6 The European Printing Revolution   Reference library

The Oxford Companion to the Book

Reference type:
Subject Reference
Current Version:
2010
Subject:
History, Social sciences
Length:
6,082 words
Publisher:
Oxford University Press
Illustration(s):
1

...History , 11 (1980), 265–86 N. Harris , ‘ Sopravvivenze e scomparse delle testimonianze del Morgante di Luigi Pulci ’, Rinascimento , 45 (2005), 179–245 L. Hellinga , ‘The Codex in the Fifteenth Century: Manuscript and Print’, in A Potencie of Life , ed. N. Barker (1993) X. Hermand et al ., ‘Les Politiques éditoriales dans l’Europe des imprimeurs au XV e siècle: un projet de recherches, en cours’, Archives et bibliothèques de Belgique , 87 (2009), 75–82 R. Hirsch , Printing, Selling and Reading 1450–1550 , 2e (1974) ISTC K. Jensen , ‘Printing the...

Medici, Lorenzo de

Medici, Lorenzo de   Quick reference

A Dictionary of World History (3 ed.)

Reference type:
Subject Reference
Current Version:
2015
Subject:
History
Length:
81 words

...Lorenzo de (known as ‘Lorenzo the Magnificent’) ( 1449–92 ) Aged 20 he became joint ruler of Florence with his brother Giuliano. In 1478 the brothers were the targets of a plot organized by the rival Pazzi family and the pope: Giuliano was killed but Lorenzo survived. His main concern was the promotion of his family, and he was rewarded by seeing his second son become Pope Leo X. He was a collector of antiquities and was Michelangelo’s first...

Armstrong, Neil Alden

Armstrong, Neil Alden (1930–2012)   Quick reference

Who's Who in the Twentieth Century

Reference type:
Subject Reference
Current Version:
2003
Subject:
History
Length:
339 words

...But Armstrong's most memorable moment was at 02.56 GMT on 21 July 1969 . As commander of the Apollo 11 mission, he became the first person to set foot on the moon. He and Edward ‘Buzz’ Aldrin ( 1930–  ) landed their lunar module, Eagle , in the Sea of Tranquillity at 20.17 GMT on 20 July , pronouncing the famous words, ‘That's one small step for a man, one giant leap for mankind’. On the lunar surface they set up a television camera, took samples of lunar dust, deployed scientific instruments, and made a series of observations, providing invaluable...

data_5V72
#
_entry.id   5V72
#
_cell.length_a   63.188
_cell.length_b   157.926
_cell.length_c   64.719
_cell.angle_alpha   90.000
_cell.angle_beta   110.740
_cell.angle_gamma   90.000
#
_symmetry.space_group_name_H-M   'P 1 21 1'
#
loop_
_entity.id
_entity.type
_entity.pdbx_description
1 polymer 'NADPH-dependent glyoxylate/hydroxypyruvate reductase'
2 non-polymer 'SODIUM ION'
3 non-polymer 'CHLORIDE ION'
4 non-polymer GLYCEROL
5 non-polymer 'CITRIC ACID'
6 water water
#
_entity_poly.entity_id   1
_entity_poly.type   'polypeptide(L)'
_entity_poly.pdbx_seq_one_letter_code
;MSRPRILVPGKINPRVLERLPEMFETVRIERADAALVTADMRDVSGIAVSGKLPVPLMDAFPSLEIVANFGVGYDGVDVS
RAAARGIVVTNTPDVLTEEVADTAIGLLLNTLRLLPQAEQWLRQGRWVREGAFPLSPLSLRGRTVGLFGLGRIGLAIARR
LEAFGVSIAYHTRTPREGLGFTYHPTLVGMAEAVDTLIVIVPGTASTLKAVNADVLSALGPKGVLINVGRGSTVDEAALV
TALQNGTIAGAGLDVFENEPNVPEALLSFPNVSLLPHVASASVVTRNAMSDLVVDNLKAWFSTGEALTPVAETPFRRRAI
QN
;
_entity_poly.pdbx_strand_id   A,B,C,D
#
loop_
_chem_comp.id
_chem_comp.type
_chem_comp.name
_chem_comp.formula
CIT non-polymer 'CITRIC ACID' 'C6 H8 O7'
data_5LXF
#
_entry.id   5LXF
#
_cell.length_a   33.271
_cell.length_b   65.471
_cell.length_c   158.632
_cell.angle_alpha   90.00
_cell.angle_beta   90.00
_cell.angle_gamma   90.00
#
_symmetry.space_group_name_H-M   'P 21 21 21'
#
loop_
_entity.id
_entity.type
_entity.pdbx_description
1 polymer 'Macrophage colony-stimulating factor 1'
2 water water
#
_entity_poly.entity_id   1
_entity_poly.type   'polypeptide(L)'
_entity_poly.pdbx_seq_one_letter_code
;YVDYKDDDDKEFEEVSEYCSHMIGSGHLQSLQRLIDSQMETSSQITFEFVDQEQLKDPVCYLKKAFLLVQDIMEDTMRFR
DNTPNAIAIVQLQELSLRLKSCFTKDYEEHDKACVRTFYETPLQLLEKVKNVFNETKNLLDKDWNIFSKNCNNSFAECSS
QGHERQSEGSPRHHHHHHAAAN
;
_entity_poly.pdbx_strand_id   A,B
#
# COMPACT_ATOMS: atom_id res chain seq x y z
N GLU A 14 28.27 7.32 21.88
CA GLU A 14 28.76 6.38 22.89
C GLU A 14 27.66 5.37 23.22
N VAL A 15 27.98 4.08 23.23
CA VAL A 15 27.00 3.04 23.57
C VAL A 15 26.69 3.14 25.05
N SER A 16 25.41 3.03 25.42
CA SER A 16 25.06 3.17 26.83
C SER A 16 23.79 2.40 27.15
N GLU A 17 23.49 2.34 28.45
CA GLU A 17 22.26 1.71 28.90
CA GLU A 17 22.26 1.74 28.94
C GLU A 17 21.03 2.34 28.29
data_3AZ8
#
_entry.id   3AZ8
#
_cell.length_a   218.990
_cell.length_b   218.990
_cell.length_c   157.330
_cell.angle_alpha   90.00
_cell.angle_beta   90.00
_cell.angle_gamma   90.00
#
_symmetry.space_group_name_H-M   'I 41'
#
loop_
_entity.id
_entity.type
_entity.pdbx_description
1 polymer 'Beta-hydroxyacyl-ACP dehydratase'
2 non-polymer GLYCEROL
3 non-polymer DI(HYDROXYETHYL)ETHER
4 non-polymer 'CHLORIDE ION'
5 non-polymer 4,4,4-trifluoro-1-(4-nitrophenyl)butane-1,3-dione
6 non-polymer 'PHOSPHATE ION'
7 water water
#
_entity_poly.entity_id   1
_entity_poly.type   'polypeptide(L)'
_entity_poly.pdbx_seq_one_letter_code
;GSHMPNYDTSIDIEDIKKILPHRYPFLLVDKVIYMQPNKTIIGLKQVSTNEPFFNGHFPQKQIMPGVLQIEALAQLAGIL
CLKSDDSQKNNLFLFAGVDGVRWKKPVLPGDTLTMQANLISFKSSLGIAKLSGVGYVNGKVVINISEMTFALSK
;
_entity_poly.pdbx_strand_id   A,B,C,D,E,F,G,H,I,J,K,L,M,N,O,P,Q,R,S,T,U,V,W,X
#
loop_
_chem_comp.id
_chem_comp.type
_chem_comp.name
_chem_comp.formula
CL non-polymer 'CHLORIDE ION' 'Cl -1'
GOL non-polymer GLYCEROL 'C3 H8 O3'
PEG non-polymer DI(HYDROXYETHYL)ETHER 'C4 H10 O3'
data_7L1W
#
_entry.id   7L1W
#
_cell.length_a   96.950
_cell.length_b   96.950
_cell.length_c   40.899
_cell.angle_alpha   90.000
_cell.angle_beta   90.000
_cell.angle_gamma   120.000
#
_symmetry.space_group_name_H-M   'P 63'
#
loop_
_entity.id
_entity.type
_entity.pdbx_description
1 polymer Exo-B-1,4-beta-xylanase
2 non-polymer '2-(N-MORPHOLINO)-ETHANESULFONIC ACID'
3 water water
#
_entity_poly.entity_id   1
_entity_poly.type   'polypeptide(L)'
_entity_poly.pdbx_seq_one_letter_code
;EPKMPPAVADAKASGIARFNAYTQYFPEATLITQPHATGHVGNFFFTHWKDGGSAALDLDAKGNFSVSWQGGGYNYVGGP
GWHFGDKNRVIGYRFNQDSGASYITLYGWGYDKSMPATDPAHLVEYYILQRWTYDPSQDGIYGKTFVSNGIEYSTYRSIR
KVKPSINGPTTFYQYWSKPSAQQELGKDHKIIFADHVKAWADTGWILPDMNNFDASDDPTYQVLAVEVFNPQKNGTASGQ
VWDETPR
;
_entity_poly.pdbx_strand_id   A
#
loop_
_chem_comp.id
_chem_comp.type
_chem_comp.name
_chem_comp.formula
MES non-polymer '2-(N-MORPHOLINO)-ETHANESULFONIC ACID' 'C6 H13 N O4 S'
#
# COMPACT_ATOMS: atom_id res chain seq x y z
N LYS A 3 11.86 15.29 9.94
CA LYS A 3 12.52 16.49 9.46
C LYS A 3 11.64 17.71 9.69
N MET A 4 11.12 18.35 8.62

Armstrong, Neil

Armstrong, Neil (b. 1930)   Reference library

The Oxford Companion to World Exploration

Reference type:
Subject Reference
Current Version:
2007
Subject:
History
Length:
525 words

...Aeronautics and Space Administration (NASA). His test pilot career began at NACA's Lewis research laboratory in Cleveland, Ohio, but he was soon transferred to the NACA High Speed Flight Station at Edwards Air Force Base in California. While at Edwards, Armstrong piloted the X-15 experimental rocket plane. In 1962 , Armstrong was one of the nine-person second astronaut class selected by NASA. His first mission as an astronaut was as Command Pilot of Gemini 8 , with Pilot David R. Scott . Gemini 8 achieved the first docking in space, as Armstrong...

Joliot‐Curie, Irène

Joliot‐Curie, Irène (1897–1956)   Reference library

The Oxford Encyclopedia of Women in World History

Reference type:
Subject Reference
Current Version:
2008
Subject:
History
Length:
639 words

...experienced experimental teaching by an unusual group of scientists surrounding her parents. She received her baccalaureate from the Collège Sévigné in 1914 and accompanied her mother during World War I as a nurse radiographer assisting the medical corps in running the mobile X‐ray unit in Belgium. At eighteen, she began to train nurses in Paris in the use of the equipment. When the war ended, Irène was made a préparateur in the laboratory of her mother's Radium Institute, where she continued to work in various capacities for the rest of her life. She...

Magellan, Ferdinand

Magellan, Ferdinand (c. 1480–1521)   Reference library

The Oxford Companion to World Exploration

Reference type:
Subject Reference
Current Version:
2007
Subject:
History
Length:
1,568 words
Illustration(s):
1

... on October 20 of that year. Faleiro followed. In Seville Magellan was aided by Diogo Barbosa , his wealthy Portuguese host and future father-in-law, along with Juan de Aranda , factor of the Casa de Contratación; Juan Rodríguez de Fonseca, bishop of Burgos and vice president of the Council of the Indies; and others at the Spanish court. Though on March 22, 1518 , Magellan signed a contract with Charles I (the future Holy Roman Emperor Charles V ), his fleet of five ships did not leave Sanlúcar de Barrameda until September 20, 1519 . In the...

Space Program

Space Program   Reference library

The Oxford Companion to World Exploration

Reference type:
Subject Reference
Current Version:
2007
Subject:
History
Length:
7,706 words
Illustration(s):
1

...Encouraged by the flight of the space tourist Dennis Tito aboard Soyuz TM-32 in 2001 , and the then still unclaimed X-Prize—a monetary award given to the first private entity to build and launch a reusable spacecraft into space twice within a two-week period—the Myasishchev Design Bureau (the organization responsible for the design of the Soviet shuttle Buran ), and the American corporation Space Adventures unveiled their entry for the X-Prize competition the following year: the C-21 “Cosmopolis.” “Cosmopolis” is aerially launched from a specially designed...

Navigational Techniques